It is important to note that in addition to Mahathir, several other senior leaders quit UMNO in disgust and joined the opposition, including former Deputy Prime Minister Muhyiddin Yassin, and former Minister for Rural and Regional Development Shafie Apdal, the leader of Warisan, who delivered Sabah to the opposition. In the end, UMNO was left with a small bunch of self-enriching elites who had lost touch with the people.

Against all odds

The outcome of the popular vote was never really in question. The PH coalition won 52 percent of the vote in the 2013 polls, when opinion polls on Najib and his government were much stronger. Nonetheless, the gerrymandered and malapportioned districts gave the BN 60 percent of parliamentary seats.  

And the government, in a controversial, though not unsurprising decision, redistricted votes weeks ahead of the 14th General Election. In a country where 76 percent of the population is urban, 44 percent of the 222 seats were in rural constituents, dominated by ethnic Malays.

Urban constituencies, with far higher proportions of Chinese and Indian voters were significantly larger than sparsely populated Malay-dominated constituencies. The gerrymandering and redistricting was thought to be sufficient to keep the BN in power.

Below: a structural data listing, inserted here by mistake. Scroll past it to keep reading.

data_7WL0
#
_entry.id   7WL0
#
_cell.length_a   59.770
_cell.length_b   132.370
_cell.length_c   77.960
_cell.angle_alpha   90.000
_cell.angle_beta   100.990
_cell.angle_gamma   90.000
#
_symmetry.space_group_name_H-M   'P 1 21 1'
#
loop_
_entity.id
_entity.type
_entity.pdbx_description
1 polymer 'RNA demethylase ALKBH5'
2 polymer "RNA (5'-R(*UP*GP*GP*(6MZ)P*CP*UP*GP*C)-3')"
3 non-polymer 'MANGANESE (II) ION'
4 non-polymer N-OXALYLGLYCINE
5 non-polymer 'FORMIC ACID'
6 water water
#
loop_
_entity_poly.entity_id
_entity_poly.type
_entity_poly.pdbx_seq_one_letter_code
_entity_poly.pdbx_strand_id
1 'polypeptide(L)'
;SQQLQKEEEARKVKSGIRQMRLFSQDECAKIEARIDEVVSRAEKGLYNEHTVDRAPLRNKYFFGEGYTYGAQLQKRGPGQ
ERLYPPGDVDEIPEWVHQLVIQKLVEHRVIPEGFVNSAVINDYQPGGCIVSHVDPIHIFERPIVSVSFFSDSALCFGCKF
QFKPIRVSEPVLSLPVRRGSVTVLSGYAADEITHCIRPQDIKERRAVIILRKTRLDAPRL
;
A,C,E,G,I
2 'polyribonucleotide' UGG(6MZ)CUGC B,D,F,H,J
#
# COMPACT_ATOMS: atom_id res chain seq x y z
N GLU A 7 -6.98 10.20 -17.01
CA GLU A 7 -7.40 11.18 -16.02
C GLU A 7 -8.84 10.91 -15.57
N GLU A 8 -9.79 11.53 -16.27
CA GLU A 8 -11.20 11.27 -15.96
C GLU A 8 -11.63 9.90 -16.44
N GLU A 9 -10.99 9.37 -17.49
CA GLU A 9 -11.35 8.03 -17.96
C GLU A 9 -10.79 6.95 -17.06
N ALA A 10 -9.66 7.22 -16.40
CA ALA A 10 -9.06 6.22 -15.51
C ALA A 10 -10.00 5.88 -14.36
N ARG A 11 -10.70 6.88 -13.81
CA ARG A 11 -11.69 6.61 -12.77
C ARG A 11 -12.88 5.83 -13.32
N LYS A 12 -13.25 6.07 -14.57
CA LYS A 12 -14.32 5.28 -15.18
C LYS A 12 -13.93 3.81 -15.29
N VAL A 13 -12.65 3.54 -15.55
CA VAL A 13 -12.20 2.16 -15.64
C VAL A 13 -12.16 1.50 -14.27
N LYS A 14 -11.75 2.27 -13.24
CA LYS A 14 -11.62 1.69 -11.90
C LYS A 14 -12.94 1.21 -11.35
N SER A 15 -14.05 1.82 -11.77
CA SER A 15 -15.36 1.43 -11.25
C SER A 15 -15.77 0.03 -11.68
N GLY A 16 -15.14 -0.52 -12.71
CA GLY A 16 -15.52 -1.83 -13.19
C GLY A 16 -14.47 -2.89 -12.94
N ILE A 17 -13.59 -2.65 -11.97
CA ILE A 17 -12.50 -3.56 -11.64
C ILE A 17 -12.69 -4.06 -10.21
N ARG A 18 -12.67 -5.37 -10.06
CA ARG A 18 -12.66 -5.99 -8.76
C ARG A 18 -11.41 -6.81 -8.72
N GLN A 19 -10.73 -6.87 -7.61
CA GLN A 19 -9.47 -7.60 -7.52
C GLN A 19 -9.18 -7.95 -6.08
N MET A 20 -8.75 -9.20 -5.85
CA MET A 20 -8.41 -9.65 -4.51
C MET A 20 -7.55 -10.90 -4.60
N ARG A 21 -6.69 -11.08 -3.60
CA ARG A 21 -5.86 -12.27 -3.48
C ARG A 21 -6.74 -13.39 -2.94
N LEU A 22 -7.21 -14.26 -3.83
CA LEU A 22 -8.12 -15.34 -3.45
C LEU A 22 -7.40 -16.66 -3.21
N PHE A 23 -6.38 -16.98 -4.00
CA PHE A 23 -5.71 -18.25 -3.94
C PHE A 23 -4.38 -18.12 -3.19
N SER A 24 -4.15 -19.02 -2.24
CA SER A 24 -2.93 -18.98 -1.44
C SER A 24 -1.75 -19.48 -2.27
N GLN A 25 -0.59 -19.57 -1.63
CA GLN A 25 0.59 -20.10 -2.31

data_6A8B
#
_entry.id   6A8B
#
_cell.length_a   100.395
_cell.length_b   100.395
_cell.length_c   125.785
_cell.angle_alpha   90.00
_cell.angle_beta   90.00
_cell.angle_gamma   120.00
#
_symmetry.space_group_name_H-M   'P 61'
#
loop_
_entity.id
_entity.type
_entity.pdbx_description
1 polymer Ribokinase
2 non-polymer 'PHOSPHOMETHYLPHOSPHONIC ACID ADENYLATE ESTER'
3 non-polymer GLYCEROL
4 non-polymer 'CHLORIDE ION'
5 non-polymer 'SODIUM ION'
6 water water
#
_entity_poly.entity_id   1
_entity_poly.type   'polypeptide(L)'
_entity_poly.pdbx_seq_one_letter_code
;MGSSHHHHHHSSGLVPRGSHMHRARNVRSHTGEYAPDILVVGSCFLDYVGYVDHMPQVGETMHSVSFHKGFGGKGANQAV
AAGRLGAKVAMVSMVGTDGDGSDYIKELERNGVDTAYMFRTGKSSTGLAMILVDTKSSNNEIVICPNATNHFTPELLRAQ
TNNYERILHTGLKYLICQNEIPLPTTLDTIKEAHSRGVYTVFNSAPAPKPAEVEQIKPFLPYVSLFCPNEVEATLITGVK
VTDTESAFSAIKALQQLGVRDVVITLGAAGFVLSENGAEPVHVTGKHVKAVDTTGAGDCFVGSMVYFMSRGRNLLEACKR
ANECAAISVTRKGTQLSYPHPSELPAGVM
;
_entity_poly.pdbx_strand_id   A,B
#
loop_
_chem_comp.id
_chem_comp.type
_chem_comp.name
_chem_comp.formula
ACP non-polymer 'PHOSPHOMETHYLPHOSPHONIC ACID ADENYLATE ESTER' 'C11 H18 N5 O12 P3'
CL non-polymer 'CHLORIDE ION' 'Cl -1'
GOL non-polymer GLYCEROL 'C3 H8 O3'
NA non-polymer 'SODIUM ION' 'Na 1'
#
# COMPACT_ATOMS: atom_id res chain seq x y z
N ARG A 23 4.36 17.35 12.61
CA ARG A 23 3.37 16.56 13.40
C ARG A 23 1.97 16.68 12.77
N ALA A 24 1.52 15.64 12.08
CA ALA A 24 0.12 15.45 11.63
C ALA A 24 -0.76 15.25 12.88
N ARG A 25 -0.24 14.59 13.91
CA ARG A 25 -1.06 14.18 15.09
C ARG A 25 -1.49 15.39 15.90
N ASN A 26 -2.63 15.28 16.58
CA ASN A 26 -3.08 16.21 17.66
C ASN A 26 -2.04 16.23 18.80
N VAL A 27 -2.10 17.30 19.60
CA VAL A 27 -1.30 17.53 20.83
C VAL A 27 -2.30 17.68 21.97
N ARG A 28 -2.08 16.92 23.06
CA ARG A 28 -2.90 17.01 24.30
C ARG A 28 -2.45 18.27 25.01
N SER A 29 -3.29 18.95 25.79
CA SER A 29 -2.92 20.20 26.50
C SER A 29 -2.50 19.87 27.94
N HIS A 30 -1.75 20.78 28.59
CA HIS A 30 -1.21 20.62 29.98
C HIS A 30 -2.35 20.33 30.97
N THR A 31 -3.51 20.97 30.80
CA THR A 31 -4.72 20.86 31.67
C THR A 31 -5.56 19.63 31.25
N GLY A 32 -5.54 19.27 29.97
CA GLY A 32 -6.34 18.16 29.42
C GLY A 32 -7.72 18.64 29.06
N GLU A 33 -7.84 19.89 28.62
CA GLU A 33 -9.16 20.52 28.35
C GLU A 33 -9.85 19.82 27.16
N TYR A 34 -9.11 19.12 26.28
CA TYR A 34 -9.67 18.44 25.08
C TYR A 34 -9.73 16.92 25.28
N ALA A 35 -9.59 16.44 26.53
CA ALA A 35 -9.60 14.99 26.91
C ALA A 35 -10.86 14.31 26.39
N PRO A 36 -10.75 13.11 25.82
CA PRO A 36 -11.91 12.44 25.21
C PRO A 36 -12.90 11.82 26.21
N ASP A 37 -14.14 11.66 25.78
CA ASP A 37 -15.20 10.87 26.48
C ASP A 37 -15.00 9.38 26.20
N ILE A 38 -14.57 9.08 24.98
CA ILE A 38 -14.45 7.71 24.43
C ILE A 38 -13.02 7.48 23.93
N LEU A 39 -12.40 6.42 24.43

In addition to those advantages, the government controlled the media and used the Election Commission, which is supposed to be independent, as an arm of the government to disenfranchise the opposition. The government also tried to suppress the vote by holding the election mid-week. So for PH to have won by so much is very significant.

How did voting shift?

BN went from 130 to 79 seats, a 40 percent decline.  

In many ways, it is interesting to look at where those votes went.

UMNO fell from 87 to 54 seats, a 38 percent decline. The faith-based PAS party clearly picked up some of those seats, especially in places like Terengganu. PAS increased its seats from 13 to 18, polling better than expected.

Mahathir’s Bersatu party went from 1 to 12 seats. But the real net benefiter was the People’s Justice Party (PKR), headed by Wan Azizah.  It went form 28 seats to 49 seats, a 75 percent increase. In Sabah, Warisan, went from 2 to 8 seats, again poaching those from BN-linked parties.